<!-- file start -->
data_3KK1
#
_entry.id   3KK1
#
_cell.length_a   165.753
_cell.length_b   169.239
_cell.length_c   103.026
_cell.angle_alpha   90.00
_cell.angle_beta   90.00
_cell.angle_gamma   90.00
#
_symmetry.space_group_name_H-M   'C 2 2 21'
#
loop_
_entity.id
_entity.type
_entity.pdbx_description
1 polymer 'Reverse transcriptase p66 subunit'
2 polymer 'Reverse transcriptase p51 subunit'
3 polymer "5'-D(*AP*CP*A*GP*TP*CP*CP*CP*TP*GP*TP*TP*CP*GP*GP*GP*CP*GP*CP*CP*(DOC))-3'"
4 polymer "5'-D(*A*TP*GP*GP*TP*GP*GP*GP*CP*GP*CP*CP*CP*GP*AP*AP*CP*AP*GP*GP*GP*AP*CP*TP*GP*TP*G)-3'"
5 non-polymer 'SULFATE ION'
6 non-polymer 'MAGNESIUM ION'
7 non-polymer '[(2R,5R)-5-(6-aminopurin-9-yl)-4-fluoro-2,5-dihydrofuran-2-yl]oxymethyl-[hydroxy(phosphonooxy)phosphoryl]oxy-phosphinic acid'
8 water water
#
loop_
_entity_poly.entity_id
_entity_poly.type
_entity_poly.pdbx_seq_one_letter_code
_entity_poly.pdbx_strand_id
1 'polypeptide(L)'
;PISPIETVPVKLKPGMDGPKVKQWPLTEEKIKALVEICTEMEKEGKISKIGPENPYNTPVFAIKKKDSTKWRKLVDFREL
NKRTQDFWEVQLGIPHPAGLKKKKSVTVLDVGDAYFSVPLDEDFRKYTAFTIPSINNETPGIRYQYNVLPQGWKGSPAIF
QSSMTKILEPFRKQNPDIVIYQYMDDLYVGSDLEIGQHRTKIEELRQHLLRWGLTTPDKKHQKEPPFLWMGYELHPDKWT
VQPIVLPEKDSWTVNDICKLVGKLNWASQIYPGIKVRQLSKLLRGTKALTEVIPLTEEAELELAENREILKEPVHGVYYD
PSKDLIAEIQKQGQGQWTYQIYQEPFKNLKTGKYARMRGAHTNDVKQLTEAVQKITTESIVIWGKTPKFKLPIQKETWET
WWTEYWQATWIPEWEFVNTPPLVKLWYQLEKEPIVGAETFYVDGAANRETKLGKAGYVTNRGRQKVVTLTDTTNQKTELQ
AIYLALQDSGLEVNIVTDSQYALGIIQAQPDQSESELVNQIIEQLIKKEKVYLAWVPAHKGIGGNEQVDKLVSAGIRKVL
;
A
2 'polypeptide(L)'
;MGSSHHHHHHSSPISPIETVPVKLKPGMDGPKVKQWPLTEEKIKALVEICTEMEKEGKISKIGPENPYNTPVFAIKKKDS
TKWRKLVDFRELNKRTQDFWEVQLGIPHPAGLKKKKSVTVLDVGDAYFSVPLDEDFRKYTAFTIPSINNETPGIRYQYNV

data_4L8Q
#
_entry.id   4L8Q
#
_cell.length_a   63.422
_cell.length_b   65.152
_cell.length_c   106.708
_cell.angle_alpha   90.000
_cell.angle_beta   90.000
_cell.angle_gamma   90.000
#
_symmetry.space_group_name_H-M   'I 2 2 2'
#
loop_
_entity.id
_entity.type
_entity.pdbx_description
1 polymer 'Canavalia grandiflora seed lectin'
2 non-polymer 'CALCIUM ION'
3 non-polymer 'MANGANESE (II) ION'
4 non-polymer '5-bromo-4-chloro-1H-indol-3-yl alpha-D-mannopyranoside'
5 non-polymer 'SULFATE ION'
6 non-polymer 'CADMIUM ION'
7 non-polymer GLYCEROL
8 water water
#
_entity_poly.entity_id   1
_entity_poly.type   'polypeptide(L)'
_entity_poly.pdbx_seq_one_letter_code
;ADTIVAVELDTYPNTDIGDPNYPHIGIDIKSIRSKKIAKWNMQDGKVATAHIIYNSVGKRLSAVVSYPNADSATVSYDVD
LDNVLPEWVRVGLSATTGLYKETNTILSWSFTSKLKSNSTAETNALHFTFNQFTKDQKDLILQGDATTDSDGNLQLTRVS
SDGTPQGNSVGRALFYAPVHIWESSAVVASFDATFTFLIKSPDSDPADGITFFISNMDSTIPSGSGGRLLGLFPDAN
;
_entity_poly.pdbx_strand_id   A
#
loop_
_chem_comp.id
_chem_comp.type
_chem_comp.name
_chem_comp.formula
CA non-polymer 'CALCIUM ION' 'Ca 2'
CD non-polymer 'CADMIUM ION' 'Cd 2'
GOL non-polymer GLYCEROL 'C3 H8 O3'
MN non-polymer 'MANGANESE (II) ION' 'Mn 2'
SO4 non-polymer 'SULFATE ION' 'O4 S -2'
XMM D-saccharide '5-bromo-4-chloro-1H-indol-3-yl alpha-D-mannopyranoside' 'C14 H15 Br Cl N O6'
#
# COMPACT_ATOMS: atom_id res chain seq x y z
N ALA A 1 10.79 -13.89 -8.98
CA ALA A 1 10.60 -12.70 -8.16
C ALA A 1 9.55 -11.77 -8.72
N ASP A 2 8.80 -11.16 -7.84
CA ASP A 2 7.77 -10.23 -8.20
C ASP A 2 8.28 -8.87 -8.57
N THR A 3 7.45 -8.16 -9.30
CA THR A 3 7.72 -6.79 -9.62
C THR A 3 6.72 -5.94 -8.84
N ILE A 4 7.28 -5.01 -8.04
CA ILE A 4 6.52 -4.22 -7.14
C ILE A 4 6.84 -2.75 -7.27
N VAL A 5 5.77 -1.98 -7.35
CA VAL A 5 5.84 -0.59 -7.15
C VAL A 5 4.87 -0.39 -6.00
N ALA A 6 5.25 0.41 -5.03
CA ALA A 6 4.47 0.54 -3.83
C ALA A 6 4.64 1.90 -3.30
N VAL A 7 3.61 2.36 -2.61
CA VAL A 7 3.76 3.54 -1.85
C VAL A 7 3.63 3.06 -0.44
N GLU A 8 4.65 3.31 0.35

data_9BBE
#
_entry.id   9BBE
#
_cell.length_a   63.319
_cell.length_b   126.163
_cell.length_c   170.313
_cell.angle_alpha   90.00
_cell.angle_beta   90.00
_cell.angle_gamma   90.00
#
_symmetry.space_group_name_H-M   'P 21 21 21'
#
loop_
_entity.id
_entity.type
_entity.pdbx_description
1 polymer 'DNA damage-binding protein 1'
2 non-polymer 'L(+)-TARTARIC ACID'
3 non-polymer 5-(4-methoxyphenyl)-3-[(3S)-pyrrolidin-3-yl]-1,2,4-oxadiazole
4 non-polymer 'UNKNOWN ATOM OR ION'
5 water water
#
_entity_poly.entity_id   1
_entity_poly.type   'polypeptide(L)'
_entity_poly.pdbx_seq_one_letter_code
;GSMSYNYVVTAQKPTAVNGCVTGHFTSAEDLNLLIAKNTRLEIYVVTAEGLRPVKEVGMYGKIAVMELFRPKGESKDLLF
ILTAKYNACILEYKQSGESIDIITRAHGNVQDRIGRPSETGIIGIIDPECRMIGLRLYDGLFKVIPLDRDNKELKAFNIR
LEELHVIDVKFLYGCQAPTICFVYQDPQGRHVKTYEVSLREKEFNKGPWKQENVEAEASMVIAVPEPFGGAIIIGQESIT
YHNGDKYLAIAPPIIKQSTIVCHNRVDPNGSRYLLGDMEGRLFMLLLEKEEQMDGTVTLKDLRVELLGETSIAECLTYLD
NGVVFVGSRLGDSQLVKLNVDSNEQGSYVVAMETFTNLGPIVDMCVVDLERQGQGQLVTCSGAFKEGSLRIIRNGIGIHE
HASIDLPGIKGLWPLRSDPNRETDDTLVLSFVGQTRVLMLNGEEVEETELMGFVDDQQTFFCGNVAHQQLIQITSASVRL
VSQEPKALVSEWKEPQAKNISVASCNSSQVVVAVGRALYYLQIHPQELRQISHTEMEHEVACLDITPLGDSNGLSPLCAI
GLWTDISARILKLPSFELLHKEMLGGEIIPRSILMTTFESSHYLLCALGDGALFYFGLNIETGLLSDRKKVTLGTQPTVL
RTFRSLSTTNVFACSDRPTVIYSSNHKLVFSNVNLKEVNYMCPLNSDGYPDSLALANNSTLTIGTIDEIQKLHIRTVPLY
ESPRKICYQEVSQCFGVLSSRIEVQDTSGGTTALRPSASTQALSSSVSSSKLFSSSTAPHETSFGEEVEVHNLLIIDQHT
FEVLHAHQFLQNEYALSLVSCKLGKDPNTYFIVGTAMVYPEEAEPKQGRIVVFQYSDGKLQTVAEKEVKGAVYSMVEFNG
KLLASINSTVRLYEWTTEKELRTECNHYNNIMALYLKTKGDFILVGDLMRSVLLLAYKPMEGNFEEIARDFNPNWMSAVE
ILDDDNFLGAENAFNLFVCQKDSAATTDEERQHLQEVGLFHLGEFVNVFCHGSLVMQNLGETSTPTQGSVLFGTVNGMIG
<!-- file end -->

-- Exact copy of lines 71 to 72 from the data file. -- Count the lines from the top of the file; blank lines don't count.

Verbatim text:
_entity_poly.entity_id   1
_entity_poly.type   'polypeptide(L)'